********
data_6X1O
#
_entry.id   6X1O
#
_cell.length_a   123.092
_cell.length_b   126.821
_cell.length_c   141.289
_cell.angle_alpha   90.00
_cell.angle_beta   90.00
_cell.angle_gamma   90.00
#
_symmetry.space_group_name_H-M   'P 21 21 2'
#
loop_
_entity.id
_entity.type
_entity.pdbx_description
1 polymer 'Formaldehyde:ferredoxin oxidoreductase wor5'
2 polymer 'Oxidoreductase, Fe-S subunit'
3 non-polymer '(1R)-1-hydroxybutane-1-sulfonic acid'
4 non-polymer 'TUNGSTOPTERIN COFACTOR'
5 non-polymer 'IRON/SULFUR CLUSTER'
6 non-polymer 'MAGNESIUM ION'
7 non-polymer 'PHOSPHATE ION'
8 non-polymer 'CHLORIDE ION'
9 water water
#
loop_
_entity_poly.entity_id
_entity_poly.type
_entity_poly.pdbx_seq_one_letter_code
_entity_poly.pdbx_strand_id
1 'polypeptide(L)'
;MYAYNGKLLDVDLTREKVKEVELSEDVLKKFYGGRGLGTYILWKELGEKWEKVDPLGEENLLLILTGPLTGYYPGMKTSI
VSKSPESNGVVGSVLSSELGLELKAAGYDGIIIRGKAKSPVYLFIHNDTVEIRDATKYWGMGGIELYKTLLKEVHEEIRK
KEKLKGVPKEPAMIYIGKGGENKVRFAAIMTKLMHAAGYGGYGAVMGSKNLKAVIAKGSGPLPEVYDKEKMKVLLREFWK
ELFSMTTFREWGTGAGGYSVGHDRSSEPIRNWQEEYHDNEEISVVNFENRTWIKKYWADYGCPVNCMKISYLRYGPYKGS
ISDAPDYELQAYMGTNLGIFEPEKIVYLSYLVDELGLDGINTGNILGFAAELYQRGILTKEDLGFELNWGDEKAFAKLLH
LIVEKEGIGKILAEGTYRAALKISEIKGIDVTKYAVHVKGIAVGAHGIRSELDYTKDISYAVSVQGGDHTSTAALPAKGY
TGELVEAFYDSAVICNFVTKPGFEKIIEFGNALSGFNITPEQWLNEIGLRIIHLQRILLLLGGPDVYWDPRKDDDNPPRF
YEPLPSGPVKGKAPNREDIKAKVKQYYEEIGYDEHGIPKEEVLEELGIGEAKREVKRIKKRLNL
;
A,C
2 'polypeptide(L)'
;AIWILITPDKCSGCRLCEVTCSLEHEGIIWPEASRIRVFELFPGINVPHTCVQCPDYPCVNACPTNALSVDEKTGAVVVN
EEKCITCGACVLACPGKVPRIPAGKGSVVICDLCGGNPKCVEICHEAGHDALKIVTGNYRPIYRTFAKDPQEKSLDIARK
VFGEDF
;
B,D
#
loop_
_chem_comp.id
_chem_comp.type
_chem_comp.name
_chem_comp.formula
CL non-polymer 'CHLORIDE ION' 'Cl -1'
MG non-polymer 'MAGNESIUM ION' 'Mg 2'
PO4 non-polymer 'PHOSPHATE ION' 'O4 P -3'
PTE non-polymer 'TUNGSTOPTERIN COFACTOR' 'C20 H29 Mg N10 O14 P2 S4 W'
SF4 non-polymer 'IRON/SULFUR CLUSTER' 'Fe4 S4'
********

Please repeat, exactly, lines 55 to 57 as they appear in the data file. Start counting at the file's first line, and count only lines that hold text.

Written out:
_chem_comp.formula
CL non-polymer 'CHLORIDE ION' 'Cl -1'
MG non-polymer 'MAGNESIUM ION' 'Mg 2'